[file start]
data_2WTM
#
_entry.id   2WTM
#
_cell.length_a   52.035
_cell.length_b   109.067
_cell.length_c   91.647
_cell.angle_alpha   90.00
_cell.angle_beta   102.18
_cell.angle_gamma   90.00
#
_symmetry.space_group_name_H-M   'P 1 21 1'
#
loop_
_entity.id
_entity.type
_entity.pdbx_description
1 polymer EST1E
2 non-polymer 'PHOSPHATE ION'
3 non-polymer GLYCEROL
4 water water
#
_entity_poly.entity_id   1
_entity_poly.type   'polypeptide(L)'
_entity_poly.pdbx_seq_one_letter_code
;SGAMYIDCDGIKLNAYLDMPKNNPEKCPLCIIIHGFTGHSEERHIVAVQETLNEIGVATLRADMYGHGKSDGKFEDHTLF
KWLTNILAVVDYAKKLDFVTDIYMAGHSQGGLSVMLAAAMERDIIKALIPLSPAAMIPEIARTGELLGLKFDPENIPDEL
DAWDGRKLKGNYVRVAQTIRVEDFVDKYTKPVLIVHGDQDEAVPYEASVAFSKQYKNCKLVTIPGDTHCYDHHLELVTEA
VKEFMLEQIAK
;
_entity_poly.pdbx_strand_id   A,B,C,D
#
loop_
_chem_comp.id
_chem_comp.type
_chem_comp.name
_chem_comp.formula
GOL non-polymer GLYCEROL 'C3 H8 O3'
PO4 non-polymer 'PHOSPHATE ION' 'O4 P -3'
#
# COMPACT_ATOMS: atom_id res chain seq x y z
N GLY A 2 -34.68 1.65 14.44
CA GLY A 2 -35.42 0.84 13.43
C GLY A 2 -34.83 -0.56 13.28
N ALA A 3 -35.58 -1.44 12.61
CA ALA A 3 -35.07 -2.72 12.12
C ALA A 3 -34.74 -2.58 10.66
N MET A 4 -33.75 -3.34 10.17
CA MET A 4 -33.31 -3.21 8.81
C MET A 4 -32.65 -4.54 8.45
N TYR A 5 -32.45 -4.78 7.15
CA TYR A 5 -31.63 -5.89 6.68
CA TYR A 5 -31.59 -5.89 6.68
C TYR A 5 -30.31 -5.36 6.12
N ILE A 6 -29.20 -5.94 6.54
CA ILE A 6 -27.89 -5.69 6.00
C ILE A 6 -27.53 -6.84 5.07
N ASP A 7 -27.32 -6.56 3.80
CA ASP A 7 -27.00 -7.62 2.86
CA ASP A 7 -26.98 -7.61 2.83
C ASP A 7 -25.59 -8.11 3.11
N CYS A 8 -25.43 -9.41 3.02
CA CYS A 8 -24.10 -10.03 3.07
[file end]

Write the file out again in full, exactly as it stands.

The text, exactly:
data_2WTM
#
_entry.id   2WTM
#
_cell.length_a   52.035
_cell.length_b   109.067
_cell.length_c   91.647
_cell.angle_alpha   90.00
_cell.angle_beta   102.18
_cell.angle_gamma   90.00
#
_symmetry.space_group_name_H-M   'P 1 21 1'
#
loop_
_entity.id
_entity.type
_entity.pdbx_description
1 polymer EST1E
2 non-polymer 'PHOSPHATE ION'
3 non-polymer GLYCEROL
4 water water
#
_entity_poly.entity_id   1
_entity_poly.type   'polypeptide(L)'
_entity_poly.pdbx_seq_one_letter_code
;SGAMYIDCDGIKLNAYLDMPKNNPEKCPLCIIIHGFTGHSEERHIVAVQETLNEIGVATLRADMYGHGKSDGKFEDHTLF
KWLTNILAVVDYAKKLDFVTDIYMAGHSQGGLSVMLAAAMERDIIKALIPLSPAAMIPEIARTGELLGLKFDPENIPDEL
DAWDGRKLKGNYVRVAQTIRVEDFVDKYTKPVLIVHGDQDEAVPYEASVAFSKQYKNCKLVTIPGDTHCYDHHLELVTEA
VKEFMLEQIAK
;
_entity_poly.pdbx_strand_id   A,B,C,D
#
loop_
_chem_comp.id
_chem_comp.type
_chem_comp.name
_chem_comp.formula
GOL non-polymer GLYCEROL 'C3 H8 O3'
PO4 non-polymer 'PHOSPHATE ION' 'O4 P -3'
#
# COMPACT_ATOMS: atom_id res chain seq x y z
N GLY A 2 -34.68 1.65 14.44
CA GLY A 2 -35.42 0.84 13.43
C GLY A 2 -34.83 -0.56 13.28
N ALA A 3 -35.58 -1.44 12.61
CA ALA A 3 -35.07 -2.72 12.12
C ALA A 3 -34.74 -2.58 10.66
N MET A 4 -33.75 -3.34 10.17
CA MET A 4 -33.31 -3.21 8.81
C MET A 4 -32.65 -4.54 8.45
N TYR A 5 -32.45 -4.78 7.15
CA TYR A 5 -31.63 -5.89 6.68
CA TYR A 5 -31.59 -5.89 6.68
C TYR A 5 -30.31 -5.36 6.12
N ILE A 6 -29.20 -5.94 6.54
CA ILE A 6 -27.89 -5.69 6.00
C ILE A 6 -27.53 -6.84 5.07
N ASP A 7 -27.32 -6.56 3.80
CA ASP A 7 -27.00 -7.62 2.86
CA ASP A 7 -26.98 -7.61 2.83
C ASP A 7 -25.59 -8.11 3.11
N CYS A 8 -25.43 -9.41 3.02
CA CYS A 8 -24.10 -10.03 3.07